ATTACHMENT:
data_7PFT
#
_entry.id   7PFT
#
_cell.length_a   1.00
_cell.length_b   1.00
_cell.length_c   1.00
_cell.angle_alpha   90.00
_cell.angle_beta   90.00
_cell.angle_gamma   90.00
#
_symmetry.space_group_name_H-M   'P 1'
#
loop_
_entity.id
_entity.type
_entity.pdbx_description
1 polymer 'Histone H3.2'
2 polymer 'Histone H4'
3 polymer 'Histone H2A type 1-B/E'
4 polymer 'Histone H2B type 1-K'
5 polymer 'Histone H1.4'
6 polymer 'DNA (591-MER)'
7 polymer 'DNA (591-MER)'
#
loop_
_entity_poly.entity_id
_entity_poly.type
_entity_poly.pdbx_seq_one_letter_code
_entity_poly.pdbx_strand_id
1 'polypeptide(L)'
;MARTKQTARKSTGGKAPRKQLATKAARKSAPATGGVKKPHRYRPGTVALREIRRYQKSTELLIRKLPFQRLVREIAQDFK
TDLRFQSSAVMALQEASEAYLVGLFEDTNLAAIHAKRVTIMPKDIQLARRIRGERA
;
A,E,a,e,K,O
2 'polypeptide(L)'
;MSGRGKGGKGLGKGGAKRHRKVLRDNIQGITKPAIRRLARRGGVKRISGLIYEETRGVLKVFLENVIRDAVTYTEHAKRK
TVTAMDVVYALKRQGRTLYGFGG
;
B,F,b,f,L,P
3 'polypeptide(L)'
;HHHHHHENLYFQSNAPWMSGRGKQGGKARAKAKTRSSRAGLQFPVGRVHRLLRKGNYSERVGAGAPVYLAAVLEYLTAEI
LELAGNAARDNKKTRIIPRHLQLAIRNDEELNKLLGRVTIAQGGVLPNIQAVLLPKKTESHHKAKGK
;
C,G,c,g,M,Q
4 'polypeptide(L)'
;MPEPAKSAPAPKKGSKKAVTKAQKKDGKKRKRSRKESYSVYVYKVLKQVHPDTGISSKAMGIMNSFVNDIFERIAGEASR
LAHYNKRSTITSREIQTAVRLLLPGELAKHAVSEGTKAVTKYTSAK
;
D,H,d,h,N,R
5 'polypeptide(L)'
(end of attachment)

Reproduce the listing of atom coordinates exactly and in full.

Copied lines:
data_7PFT
#
_entry.id   7PFT
#
_cell.length_a   1.00
_cell.length_b   1.00
_cell.length_c   1.00
_cell.angle_alpha   90.00
_cell.angle_beta   90.00
_cell.angle_gamma   90.00
#
_symmetry.space_group_name_H-M   'P 1'
#
loop_
_entity.id
_entity.type
_entity.pdbx_description
1 polymer 'Histone H3.2'
2 polymer 'Histone H4'
3 polymer 'Histone H2A type 1-B/E'
4 polymer 'Histone H2B type 1-K'
5 polymer 'Histone H1.4'
6 polymer 'DNA (591-MER)'
7 polymer 'DNA (591-MER)'
#
loop_
_entity_poly.entity_id
_entity_poly.type
_entity_poly.pdbx_seq_one_letter_code
_entity_poly.pdbx_strand_id
1 'polypeptide(L)'
;MARTKQTARKSTGGKAPRKQLATKAARKSAPATGGVKKPHRYRPGTVALREIRRYQKSTELLIRKLPFQRLVREIAQDFK
TDLRFQSSAVMALQEASEAYLVGLFEDTNLAAIHAKRVTIMPKDIQLARRIRGERA
;
A,E,a,e,K,O
2 'polypeptide(L)'
;MSGRGKGGKGLGKGGAKRHRKVLRDNIQGITKPAIRRLARRGGVKRISGLIYEETRGVLKVFLENVIRDAVTYTEHAKRK
TVTAMDVVYALKRQGRTLYGFGG
;
B,F,b,f,L,P
3 'polypeptide(L)'
;HHHHHHENLYFQSNAPWMSGRGKQGGKARAKAKTRSSRAGLQFPVGRVHRLLRKGNYSERVGAGAPVYLAAVLEYLTAEI
LELAGNAARDNKKTRIIPRHLQLAIRNDEELNKLLGRVTIAQGGVLPNIQAVLLPKKTESHHKAKGK
;
C,G,c,g,M,Q
4 'polypeptide(L)'
;MPEPAKSAPAPKKGSKKAVTKAQKKDGKKRKRSRKESYSVYVYKVLKQVHPDTGISSKAMGIMNSFVNDIFERIAGEASR
LAHYNKRSTITSREIQTAVRLLLPGELAKHAVSEGTKAVTKYTSAK
;
D,H,d,h,N,R
5 'polypeptide(L)'